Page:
Building strong, authentic relationships with co-workers can be the single most fulfilling aspect of a person’s work life, but for the transgender community, this process is filled with more obstacles than cisgender people often realize. In her book, Woman Incognito: Transsexual without Transition, transgender woman and author Lee Schubert tells her story of living as a woman in a man’s body. Her turbulent path to self-discovery includes her descent as high school valedictorian to college dropout, the two years she spent at a highly respected private mental hospital where doctors were clueless about her gender dysphoria, and her eventual self-realization.
In a workplace environment, the challenges of being transgender can feel even more heightened. Dealing with derogatory comments, fielding inappropriate questions, and addressing the bathroom issue are a few examples, but Schubert also points out a less obvious threat that cisgender colleagues might not always consider: “a general atmosphere of ostracism.”
Schubert expands on three crucial things cisgender professionals should know, but might not.
1. Know which questions are off limits
Curious co-workers can unintentionally cross boundaries by asking personal questions they wouldn’t ask a cisgender person. “Don’t ask if the trans person has had surgery and especially not whatsurgery. Some trans people do not mind talking about that, but if they want to they will bring it up themselves. Don’t ask a trans woman if she’s a transvestite or drag queen. Don’t ask a transgender lesbian why she can’t just be a straight man. Because she’s not a man, that’s why. And for heaven’s sake don’t ask how he or she has sex. Good grief! If you asked anyone else that it would probably be considered sexual harassment. The fact that someone is transgender does not make it any more acceptable,” says Schubert.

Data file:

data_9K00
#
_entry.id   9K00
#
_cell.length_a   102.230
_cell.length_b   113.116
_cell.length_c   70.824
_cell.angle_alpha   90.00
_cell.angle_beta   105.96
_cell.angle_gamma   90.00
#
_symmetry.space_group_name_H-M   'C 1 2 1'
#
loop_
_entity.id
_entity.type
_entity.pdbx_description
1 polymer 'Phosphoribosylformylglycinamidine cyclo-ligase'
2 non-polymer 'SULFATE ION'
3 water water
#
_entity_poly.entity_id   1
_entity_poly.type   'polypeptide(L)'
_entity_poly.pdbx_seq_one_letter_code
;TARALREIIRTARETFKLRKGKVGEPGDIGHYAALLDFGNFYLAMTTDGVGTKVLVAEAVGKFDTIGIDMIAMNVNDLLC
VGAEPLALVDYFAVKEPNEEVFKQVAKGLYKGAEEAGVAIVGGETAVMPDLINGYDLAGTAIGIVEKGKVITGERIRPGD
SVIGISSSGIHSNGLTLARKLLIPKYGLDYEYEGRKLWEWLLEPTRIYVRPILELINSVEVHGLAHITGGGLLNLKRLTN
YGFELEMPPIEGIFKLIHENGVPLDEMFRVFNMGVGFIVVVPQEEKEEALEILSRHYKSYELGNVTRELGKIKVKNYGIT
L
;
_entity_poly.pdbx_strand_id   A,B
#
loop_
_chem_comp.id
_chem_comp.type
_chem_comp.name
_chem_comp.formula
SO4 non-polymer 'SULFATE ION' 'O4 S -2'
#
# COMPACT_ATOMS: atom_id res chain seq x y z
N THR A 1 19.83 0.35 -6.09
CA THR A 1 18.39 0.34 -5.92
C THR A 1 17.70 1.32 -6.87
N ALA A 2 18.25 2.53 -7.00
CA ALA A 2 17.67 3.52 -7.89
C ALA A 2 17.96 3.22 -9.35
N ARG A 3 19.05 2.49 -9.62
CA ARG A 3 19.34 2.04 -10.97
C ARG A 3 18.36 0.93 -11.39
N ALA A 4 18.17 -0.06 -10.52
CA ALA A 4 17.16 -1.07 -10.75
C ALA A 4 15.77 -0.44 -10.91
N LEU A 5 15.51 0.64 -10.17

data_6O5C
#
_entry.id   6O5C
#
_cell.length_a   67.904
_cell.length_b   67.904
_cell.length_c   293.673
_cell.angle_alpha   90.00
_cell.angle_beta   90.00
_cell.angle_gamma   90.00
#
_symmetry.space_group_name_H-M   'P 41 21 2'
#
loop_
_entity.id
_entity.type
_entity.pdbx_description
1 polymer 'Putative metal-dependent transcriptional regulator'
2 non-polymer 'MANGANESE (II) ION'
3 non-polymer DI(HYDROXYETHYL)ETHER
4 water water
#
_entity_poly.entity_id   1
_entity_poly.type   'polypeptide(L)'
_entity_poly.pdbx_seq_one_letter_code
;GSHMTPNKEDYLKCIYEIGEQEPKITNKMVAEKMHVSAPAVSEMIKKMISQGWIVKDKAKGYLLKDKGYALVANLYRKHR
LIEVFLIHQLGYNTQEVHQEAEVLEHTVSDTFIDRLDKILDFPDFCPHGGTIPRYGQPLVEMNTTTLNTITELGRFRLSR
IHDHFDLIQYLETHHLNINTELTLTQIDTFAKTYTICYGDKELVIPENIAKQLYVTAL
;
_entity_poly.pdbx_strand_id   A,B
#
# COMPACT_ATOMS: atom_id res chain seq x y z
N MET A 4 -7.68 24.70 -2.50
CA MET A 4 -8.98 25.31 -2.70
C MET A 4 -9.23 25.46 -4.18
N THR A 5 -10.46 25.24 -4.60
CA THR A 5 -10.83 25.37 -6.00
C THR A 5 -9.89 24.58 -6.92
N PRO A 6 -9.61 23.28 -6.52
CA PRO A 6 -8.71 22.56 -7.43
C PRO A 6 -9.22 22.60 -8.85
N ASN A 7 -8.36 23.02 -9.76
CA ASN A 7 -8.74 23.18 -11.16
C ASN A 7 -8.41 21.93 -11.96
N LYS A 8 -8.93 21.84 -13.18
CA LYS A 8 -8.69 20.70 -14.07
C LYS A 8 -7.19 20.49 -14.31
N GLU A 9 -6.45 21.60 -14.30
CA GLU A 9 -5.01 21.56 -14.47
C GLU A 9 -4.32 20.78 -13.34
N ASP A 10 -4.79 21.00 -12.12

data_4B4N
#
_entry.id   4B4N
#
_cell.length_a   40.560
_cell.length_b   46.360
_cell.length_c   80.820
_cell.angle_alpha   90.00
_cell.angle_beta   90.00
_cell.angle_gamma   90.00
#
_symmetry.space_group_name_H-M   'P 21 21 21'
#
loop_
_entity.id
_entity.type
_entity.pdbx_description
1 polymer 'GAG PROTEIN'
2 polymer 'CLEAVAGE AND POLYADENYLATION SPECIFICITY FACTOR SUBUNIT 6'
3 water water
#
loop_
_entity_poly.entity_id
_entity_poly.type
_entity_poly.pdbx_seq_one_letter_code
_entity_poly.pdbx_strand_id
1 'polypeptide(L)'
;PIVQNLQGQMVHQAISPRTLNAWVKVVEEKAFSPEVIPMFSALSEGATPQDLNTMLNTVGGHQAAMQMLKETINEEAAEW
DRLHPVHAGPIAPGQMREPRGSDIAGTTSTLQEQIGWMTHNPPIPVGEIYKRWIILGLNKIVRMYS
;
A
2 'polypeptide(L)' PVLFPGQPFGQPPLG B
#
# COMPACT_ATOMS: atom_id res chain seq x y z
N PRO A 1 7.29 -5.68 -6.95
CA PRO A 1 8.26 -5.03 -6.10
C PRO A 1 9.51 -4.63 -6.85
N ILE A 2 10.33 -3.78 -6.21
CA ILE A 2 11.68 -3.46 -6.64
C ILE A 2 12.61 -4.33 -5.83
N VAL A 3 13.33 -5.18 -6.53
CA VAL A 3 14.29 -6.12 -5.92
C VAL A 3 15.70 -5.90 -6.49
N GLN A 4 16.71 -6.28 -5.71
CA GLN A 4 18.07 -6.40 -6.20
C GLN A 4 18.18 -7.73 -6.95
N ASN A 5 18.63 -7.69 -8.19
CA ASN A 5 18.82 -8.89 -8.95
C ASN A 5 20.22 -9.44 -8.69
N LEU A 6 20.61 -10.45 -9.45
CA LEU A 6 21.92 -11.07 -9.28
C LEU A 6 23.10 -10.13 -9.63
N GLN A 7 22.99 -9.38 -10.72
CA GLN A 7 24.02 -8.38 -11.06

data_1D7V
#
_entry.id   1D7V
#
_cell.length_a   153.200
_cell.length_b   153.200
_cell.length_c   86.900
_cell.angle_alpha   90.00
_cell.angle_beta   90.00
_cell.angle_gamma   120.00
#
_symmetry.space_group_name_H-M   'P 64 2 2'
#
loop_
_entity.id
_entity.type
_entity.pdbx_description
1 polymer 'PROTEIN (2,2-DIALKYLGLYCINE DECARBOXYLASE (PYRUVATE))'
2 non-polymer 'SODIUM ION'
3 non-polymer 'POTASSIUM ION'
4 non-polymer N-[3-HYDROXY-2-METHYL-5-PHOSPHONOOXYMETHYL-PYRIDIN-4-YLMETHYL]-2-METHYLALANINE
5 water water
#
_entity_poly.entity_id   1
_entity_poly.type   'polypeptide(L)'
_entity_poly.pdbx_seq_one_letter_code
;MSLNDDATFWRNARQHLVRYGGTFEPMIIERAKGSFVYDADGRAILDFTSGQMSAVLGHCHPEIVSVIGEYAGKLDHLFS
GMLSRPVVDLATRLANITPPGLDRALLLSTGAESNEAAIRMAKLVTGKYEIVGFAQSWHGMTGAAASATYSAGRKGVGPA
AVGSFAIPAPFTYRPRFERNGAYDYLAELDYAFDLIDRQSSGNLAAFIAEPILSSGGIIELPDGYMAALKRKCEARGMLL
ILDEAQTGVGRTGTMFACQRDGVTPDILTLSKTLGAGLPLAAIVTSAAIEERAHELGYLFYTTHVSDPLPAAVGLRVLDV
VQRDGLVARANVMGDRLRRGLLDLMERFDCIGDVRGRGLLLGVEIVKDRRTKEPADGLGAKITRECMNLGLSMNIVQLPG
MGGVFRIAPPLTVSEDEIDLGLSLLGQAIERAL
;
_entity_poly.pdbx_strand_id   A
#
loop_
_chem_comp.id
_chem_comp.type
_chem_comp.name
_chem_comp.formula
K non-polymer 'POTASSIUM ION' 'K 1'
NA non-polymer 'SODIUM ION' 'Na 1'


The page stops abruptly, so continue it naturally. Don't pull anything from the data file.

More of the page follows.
2. Ask questions that transcend gender
“In general, trans people do not want to be asked questions about being transgender. They would rather be asked ordinary questions about where they went to school, what kind of music they like, or who they’re rooting for in the World Series. An important exception is that you should ask what pronoun they prefer, and be aware that some may prefer “they” rather than either “he” or “she.” If things seem to be going awkwardly for the trans person, you could ask how you could be more supportive,” says Schubert.
3. Managers need to set the example
“A trans woman just wants to be treated like a woman, not a special kind of woman,” says Schubert. Managers should take the lead by including transgender employees in work-related social activities, using the correct name and pronoun, and clarifying bathroom policies that allow transgender employees to use the bathroom they identify with or making bathrooms gender neutral.